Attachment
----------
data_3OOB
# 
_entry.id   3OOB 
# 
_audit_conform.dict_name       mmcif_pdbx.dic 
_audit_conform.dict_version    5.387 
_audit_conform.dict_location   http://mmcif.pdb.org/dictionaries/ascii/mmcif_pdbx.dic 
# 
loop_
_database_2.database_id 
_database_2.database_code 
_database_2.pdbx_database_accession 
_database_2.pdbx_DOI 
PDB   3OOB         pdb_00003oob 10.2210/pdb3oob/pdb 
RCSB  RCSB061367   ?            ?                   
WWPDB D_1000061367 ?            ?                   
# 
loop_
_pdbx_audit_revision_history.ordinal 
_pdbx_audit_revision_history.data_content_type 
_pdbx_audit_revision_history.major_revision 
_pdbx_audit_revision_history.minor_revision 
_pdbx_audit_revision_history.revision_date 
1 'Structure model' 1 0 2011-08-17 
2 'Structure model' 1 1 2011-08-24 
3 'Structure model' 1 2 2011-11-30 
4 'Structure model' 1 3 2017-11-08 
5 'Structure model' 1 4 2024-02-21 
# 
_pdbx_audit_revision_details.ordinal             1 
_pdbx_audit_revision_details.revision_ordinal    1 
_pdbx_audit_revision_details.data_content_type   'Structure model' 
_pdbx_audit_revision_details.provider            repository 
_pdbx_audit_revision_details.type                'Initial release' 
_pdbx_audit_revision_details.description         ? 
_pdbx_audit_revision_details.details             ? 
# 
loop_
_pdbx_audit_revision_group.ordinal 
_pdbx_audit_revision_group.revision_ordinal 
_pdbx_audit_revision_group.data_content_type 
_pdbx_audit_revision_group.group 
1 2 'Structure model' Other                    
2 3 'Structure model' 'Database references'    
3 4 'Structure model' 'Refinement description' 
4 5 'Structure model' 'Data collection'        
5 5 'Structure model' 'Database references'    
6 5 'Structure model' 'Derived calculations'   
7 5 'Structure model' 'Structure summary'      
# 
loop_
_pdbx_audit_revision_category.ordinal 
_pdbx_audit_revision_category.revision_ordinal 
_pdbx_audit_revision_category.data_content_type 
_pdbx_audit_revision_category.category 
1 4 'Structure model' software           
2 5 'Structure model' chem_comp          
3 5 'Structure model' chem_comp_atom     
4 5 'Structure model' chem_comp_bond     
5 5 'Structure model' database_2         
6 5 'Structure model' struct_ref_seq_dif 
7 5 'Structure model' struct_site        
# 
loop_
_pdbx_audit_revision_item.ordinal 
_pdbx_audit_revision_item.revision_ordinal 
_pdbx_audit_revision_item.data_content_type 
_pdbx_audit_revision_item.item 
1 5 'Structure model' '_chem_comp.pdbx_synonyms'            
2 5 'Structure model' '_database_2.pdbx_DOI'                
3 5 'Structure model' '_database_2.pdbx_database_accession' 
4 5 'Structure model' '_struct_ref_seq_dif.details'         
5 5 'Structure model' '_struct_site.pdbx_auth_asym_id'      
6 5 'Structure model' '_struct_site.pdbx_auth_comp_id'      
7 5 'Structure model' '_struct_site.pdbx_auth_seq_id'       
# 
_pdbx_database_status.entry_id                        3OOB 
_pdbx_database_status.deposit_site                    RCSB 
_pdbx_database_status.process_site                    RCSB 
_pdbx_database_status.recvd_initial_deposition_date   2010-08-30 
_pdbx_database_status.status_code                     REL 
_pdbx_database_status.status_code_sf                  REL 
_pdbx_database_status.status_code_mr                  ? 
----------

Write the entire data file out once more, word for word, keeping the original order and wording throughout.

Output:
data_3OOB
# 
_entry.id   3OOB 
# 
_audit_conform.dict_name       mmcif_pdbx.dic 
_audit_conform.dict_version    5.387 
_audit_conform.dict_location   http://mmcif.pdb.org/dictionaries/ascii/mmcif_pdbx.dic 
# 
loop_
_database_2.database_id 
_database_2.database_code 
_database_2.pdbx_database_accession 
_database_2.pdbx_DOI 
PDB   3OOB         pdb_00003oob 10.2210/pdb3oob/pdb 
RCSB  RCSB061367   ?            ?                   
WWPDB D_1000061367 ?            ?                   
# 
loop_
_pdbx_audit_revision_history.ordinal 
_pdbx_audit_revision_history.data_content_type 
_pdbx_audit_revision_history.major_revision 
_pdbx_audit_revision_history.minor_revision 
_pdbx_audit_revision_history.revision_date 
1 'Structure model' 1 0 2011-08-17 
2 'Structure model' 1 1 2011-08-24 
3 'Structure model' 1 2 2011-11-30 
4 'Structure model' 1 3 2017-11-08 
5 'Structure model' 1 4 2024-02-21 
# 
_pdbx_audit_revision_details.ordinal             1 
_pdbx_audit_revision_details.revision_ordinal    1 
_pdbx_audit_revision_details.data_content_type   'Structure model' 
_pdbx_audit_revision_details.provider            repository 
_pdbx_audit_revision_details.type                'Initial release' 
_pdbx_audit_revision_details.description         ? 
_pdbx_audit_revision_details.details             ? 
# 
loop_
_pdbx_audit_revision_group.ordinal 
_pdbx_audit_revision_group.revision_ordinal 
_pdbx_audit_revision_group.data_content_type 
_pdbx_audit_revision_group.group 
1 2 'Structure model' Other                    
2 3 'Structure model' 'Database references'    
3 4 'Structure model' 'Refinement description' 
4 5 'Structure model' 'Data collection'        
5 5 'Structure model' 'Database references'    
6 5 'Structure model' 'Derived calculations'   
7 5 'Structure model' 'Structure summary'      
# 
loop_
_pdbx_audit_revision_category.ordinal 
_pdbx_audit_revision_category.revision_ordinal 
_pdbx_audit_revision_category.data_content_type 
_pdbx_audit_revision_category.category 
1 4 'Structure model' software           
2 5 'Structure model' chem_comp          
3 5 'Structure model' chem_comp_atom     
4 5 'Structure model' chem_comp_bond     
5 5 'Structure model' database_2         
6 5 'Structure model' struct_ref_seq_dif 
7 5 'Structure model' struct_site        
# 
loop_
_pdbx_audit_revision_item.ordinal 
_pdbx_audit_revision_item.revision_ordinal 
_pdbx_audit_revision_item.data_content_type 
_pdbx_audit_revision_item.item 
1 5 'Structure model' '_chem_comp.pdbx_synonyms'            
2 5 'Structure model' '_database_2.pdbx_DOI'                
3 5 'Structure model' '_database_2.pdbx_database_accession' 
4 5 'Structure model' '_struct_ref_seq_dif.details'         
5 5 'Structure model' '_struct_site.pdbx_auth_asym_id'      
6 5 'Structure model' '_struct_site.pdbx_auth_comp_id'      
7 5 'Structure model' '_struct_site.pdbx_auth_seq_id'       
# 
_pdbx_database_status.entry_id                        3OOB 
_pdbx_database_status.deposit_site                    RCSB 
_pdbx_database_status.process_site                    RCSB 
_pdbx_database_status.recvd_initial_deposition_date   2010-08-30 
_pdbx_database_status.status_code                     REL 
_pdbx_database_status.status_code_sf                  REL 
_pdbx_database_status.status_code_mr                  ? 